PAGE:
November 27, 1995
Location: 64 55' South Latitude x 127 13' West Longitude -- In Transit
At 2:00 PM local we moved our clocks back to 1:00 PM. Another day, another
time zone. Gaining an hour has almost become a regular part of the day. It
is often said that there are never enough hours in a day. Even at twenty
five hours a day there still does not seem to be enough.
We are on a course of 274 degrees, slightly north of west, following a great
circle course. We have been averaging about 11 knots. The Captain fired up
all four engines today to make some time in the calm seas. We cruised for
about ten hours at 14 knots.
As we inch ever further north, the sun has begun to follow a more
recognizable cycle. At 1:00 AM the sun had descended just ever so slightly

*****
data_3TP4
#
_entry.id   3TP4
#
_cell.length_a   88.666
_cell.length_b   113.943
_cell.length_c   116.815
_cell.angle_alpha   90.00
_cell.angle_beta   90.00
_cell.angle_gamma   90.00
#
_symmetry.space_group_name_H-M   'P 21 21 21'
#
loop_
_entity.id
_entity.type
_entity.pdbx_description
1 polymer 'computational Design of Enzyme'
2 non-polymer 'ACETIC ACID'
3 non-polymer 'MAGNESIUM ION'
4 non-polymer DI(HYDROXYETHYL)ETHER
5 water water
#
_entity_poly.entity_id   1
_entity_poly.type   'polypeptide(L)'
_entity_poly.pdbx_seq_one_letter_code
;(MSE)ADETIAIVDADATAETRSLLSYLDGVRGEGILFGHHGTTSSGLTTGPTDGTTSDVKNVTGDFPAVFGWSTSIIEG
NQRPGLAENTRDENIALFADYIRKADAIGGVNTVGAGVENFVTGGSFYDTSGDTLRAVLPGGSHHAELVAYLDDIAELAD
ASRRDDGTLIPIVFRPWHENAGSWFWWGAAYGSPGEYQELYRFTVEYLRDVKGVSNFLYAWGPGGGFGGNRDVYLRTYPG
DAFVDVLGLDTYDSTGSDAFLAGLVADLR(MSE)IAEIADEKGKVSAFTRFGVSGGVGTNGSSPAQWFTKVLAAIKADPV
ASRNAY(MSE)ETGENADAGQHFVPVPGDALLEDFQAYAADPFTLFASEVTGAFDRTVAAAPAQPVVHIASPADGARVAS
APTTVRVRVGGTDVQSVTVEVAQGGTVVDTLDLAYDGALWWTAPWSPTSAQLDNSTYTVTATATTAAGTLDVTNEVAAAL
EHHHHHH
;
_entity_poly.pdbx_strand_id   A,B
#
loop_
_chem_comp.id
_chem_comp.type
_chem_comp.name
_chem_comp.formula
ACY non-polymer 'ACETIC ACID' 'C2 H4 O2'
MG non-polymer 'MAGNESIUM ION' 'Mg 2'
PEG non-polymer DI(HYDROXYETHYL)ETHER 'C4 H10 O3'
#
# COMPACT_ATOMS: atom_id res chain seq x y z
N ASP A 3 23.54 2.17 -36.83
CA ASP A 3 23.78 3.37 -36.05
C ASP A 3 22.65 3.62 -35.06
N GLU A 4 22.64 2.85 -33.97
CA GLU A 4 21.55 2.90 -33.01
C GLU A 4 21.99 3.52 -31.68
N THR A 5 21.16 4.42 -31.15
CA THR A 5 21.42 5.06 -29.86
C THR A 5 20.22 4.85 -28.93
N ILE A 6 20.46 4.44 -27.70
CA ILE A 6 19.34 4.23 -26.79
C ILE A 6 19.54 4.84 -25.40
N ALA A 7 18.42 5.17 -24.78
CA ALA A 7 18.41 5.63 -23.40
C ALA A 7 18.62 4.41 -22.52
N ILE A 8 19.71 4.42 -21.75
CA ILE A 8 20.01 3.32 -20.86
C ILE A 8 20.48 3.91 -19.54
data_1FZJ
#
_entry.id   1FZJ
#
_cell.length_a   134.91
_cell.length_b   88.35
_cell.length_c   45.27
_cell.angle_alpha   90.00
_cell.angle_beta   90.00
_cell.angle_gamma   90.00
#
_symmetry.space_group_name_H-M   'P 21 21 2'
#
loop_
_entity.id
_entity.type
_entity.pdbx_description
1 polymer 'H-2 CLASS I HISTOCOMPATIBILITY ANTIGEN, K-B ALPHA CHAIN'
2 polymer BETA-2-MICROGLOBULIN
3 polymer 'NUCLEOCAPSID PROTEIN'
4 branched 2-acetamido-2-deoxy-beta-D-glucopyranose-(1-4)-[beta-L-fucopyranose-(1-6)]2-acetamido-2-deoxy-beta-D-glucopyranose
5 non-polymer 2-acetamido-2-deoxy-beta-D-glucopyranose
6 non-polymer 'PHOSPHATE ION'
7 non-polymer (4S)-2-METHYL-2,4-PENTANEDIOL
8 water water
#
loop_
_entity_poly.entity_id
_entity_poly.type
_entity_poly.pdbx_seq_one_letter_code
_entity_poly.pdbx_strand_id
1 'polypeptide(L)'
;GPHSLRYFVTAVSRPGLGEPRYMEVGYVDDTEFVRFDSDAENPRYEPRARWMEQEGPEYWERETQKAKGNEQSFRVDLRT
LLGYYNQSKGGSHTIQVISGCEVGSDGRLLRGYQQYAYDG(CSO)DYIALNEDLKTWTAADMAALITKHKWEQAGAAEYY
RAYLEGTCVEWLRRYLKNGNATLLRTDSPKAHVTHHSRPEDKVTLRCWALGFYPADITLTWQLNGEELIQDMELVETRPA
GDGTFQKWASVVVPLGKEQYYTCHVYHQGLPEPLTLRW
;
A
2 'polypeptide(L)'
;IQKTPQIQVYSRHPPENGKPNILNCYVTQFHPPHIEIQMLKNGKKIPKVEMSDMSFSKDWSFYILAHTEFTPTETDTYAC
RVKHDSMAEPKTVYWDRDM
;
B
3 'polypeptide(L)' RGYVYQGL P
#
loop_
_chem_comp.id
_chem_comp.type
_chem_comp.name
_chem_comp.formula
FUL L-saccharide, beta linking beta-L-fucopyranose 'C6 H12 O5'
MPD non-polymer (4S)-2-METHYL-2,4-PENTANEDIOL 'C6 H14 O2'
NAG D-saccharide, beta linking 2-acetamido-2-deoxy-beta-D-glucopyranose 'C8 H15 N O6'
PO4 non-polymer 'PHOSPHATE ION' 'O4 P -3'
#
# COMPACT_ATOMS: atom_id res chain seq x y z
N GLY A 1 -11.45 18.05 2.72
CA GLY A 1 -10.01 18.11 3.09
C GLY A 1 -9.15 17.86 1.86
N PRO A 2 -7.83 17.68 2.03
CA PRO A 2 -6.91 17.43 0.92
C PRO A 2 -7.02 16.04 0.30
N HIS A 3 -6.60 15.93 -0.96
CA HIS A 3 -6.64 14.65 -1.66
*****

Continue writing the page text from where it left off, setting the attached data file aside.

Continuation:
below the horizon. For less than thirty minutes we were teased with a
nearly sunless dusk. It was the closest we had been to experiencing night
in weeks. It was peculiar to look out the portholes on watch and to feel as
though the ship was veiled in a cloak of feeble darkness. The darkness was
fleeting, just a hint of what the future held. I felt closer to home in
that short half hour of dusk. Closer to normalcy. Closer to home.
The clouds could not seem to muster the endurance to dominate the skies
today. Early in the morning, slight breaks in the thick gray blanket that
has held the blue sky hostage for days were glimpsed. A change was
underway. A change to the most glorious evening since we left the